Read Judgement: M/s Sharman Spinning Mills Pvt. Ltd. And others v. Union of India and others

Vivek Gupta

Chandigarh, July 6, 2021: Upholding the government’s acquisition of private land for the purpose of construction of the national highway in Punjab, the Punjab and Haryana High Court has said that the convenience of the public at large has to be given precedence over the rights of an individual.

A Division bench of the high court made the observation while dismissing a petition that attempted to resist the construction of a bypass/ring road in Punjab’s Ludhiana town, which once completed shall become a part of an existing national highway.

“… convenience of the public at large has to be given precedence over the rights of an individual. The compulsory acquisition of the property may not be to the liking of the individuals, however, in the larger public interest, if such acquisition is being made, the Courts are not expected to come in the rescue of someone to secure the private interest in preference to the larger public interest,” the bench headed by Justice Anil Khetarpal said.

The petitioners, who are industrialists from Ludhiana, claims to own land measuring 32 acres out of which a substantial part is sought to be acquired for building a national highway.

In their petition that challenged the said acquisition of their private land, they argued that they purchased the land for expansion of their existing manufacturing plant where export quality shawls, scarfs and suits, etc are produced.

On December 22, 2020, they filed objections contesting the compulsory acquisition of their land before the competent authority. In the objection petition, it is contended that no notification under section 3A of the National Highway Act 1956 could have been issued for constructing a ring road around Ludhiana City as it does not fall in the definition of a National Highway.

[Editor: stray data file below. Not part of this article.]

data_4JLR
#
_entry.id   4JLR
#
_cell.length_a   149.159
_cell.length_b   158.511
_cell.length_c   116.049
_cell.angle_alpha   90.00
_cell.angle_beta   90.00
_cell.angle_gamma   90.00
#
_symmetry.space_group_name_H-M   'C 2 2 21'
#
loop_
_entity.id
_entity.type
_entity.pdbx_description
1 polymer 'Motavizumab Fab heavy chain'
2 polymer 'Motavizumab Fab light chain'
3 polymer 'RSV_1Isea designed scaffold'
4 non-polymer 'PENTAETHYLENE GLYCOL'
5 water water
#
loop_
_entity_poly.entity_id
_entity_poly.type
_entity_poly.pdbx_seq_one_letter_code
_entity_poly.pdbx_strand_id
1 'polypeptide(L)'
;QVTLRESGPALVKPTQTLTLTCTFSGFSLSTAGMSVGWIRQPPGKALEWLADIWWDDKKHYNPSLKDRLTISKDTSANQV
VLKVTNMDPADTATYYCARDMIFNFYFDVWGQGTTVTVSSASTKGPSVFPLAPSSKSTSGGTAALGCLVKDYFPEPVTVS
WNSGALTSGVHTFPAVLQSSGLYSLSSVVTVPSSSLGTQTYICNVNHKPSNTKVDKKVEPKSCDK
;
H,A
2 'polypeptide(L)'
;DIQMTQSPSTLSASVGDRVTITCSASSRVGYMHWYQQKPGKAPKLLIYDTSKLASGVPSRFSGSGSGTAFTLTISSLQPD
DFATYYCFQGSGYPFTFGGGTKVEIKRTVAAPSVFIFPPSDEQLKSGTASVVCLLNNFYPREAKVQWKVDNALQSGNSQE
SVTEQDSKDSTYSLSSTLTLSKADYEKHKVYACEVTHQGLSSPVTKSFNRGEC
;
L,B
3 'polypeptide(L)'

The objectors also drew the attention of the competent authority to various other alternative routes/possibilities

The National Highway Authority of India apprised the court that National Highway Number 205K was declared as a National Highway starting from its junction with National Highway No. 205 near Buhura Village (Rupnagar) and terminating at its junction with NH 205 bypass near village Mamupur (Kharar) in the State of Punjab.

Now, a link road is sought to be carved out connecting NH 205K to NH 44 and the land is sought to be acquired for laying down the aforesaid link road. The link road is a part of the already declared National Highway and therefore, the acquisition is for the existing National Highway, it added.

Deciding the matter, the bench, also comprising Justice Archana Puri, said the contention of the petitioners that it is mandatory that such land should be declared as a National Highway as provided under Section 2(2) before a notification under Section 3A can be issued, proposing to acquire the land, is without substance.

“If such would have been the intention of the Parliament, the expression used ‘any land’ would have been substituted with land under the National Highways. Still further, the expression which has been used is ‘for the building, maintenance, management or operation of a national highway’. In other words, any piece of land which is required for building or operation of a National Highway can be included in the notification under Section 3A of the Act,” the bench said

The bench stated that the next argument of the petitioners is with respect to the effect that the authorities have not carried out social impact assessment as required under part D of Chapter II of the 2013 Act.

“It may be noted here that there is no parallel provision in the National Highway Act 1956, requiring the Central Government to carry out social impact assessment,” it ruled.

Summing up the order, the bench stated that the petitioners have themselves pleaded that they have purchased the land for expansion of their existing industry. The land is encircled by a boundary wall. Hence, except the boundary wall, the piece of land sought to be acquired has no construction.

“As per the provisions of the Act, the private individuals are required to be adequately compensated,” it added.

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